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Contrapositive


Date: 02/27/2002 at 18:36:02
From: Beth
Subject: Logic Proofs

I have a logic proof that I'm trying to solve. I'm up to the point 
after I've written down all my givens. One of the givens is p-->q.
I want to say ~p-->~q, with my reason being inverse. Am I allowed to 
do this?


Date: 02/27/2002 at 21:42:27
From: Doctor Twe
Subject: Re: Logic Proofs

Hi Beth - thanks for writing to Dr. Math.

No. Although the statement ~p --> ~q is called the inverse of p --> q, 
it does not necessarily follow. 

Let's look at an example. Suppose that:

   p = "X is 2"

and

   q = "X is an even number"

Clearly, p --> q is true ("If X is 2 then X is an even number."). 
But is the inverse, ~p --> ~q, also true? This statement reads, 
"If X is NOT 2 then X is NOT an even number." Suppose X = 4. 
Then the "if" part, X is NOT 2, is true, but the "then" part, 
X is NOT an even number, is false. So the statement as a whole is 
false.

What you *are* allowed to use in a logic proof is the contrapositive. 
The contrapositive of p --> q is ~q --> ~p. It turns out that any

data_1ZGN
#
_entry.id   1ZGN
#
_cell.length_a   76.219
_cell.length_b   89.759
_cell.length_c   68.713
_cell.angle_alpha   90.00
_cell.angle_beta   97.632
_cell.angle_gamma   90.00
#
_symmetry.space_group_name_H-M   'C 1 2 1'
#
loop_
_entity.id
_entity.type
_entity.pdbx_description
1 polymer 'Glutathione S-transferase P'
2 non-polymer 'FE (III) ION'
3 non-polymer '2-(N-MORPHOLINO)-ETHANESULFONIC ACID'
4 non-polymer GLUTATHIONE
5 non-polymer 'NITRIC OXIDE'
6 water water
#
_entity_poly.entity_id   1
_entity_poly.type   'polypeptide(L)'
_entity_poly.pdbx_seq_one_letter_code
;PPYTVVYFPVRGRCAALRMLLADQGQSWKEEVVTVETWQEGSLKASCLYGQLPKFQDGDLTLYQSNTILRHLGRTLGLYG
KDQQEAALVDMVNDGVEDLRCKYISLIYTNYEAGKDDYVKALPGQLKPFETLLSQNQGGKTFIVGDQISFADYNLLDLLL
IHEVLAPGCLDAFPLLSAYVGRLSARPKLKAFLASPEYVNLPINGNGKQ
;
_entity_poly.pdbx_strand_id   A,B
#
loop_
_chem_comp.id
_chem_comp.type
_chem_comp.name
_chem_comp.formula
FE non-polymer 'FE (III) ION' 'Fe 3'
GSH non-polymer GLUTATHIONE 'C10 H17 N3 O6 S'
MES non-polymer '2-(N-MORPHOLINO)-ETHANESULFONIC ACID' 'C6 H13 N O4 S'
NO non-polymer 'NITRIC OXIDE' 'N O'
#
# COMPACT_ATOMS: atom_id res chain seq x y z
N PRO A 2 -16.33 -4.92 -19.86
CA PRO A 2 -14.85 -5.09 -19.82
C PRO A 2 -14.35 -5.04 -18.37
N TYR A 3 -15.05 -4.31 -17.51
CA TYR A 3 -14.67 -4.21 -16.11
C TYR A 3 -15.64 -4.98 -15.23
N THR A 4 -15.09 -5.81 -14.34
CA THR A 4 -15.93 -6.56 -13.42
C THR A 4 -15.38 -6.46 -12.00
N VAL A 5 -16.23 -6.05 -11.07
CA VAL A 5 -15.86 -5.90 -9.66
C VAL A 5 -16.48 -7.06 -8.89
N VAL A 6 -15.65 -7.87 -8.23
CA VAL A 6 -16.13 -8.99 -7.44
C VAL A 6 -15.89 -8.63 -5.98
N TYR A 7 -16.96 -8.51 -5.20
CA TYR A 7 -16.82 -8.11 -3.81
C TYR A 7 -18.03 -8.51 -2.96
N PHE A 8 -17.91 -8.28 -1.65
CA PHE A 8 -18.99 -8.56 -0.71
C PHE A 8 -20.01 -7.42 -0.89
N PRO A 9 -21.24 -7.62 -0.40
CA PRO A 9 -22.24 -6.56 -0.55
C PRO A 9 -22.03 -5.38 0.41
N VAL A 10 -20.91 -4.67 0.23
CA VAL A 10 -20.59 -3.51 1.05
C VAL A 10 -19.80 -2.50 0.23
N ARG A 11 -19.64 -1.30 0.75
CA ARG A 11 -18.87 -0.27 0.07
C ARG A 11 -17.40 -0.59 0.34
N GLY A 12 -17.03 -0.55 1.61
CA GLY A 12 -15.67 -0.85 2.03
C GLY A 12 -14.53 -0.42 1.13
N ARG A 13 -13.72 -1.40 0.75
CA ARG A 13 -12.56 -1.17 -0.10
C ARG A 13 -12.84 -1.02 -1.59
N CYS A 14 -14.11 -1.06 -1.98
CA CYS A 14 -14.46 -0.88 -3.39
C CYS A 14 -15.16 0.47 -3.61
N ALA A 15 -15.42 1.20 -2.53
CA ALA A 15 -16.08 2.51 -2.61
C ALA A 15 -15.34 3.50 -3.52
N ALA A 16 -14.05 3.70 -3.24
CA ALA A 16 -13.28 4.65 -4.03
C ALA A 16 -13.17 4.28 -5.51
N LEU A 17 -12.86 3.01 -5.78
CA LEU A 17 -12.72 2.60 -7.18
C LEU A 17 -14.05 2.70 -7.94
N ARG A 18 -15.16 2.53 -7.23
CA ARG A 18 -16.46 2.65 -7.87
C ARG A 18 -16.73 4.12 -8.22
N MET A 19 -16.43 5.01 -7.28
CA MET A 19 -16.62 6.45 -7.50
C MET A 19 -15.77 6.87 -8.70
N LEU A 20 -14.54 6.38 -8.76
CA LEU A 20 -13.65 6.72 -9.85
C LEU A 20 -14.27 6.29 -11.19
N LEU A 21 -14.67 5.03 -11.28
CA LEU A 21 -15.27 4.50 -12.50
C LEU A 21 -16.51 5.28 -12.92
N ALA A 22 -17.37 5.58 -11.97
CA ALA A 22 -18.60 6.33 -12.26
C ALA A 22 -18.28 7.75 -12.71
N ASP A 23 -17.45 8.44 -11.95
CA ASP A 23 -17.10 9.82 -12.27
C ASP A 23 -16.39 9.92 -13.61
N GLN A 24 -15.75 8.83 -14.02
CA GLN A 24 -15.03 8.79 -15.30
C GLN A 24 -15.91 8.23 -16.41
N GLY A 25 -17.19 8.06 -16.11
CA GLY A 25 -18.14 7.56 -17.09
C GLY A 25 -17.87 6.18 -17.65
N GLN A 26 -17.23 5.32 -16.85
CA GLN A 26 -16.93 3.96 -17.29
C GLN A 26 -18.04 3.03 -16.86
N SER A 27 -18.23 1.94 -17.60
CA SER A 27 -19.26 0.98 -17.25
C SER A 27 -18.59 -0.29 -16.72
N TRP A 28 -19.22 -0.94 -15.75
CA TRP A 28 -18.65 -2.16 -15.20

conditional proposition ("if-then" statement) and its contrapositive 
are logically equivalent. In our example, the contrapositive of 
"If X is 2 then X is an even number" would read, "If X is NOT an even 
number then X is NOT 2." We can see that this is also true.

A third possible "switching" of the statement p --> q is q --> p. This 
is called the converse, but like the inverse, it does not follow 
logically from the original statement. The converse of our original 
statement would read, "If X is an even number then X is 2." Clearly, 
not all even numbers are 2. So the converse statement is false. (It 
turns out that the inverse and converse statements are logically 
equivalent to each other - but not logically equivalent to the 
original statement.)

To summarize, given the statement p --> q:

   The inverse is         q --> p,  NOT equivalent to p --> q
   The converse is       ~p --> ~q, NOT equivalent to p --> q
   The contrapositive is ~q --> ~p, IS  equivalent to p --> q

I hope this helps. If you have any more questions, write back.

- Doctor TWE, The Math Forum
  http://mathforum.com/dr.math/   
    
Associated Topics:
High School Logic

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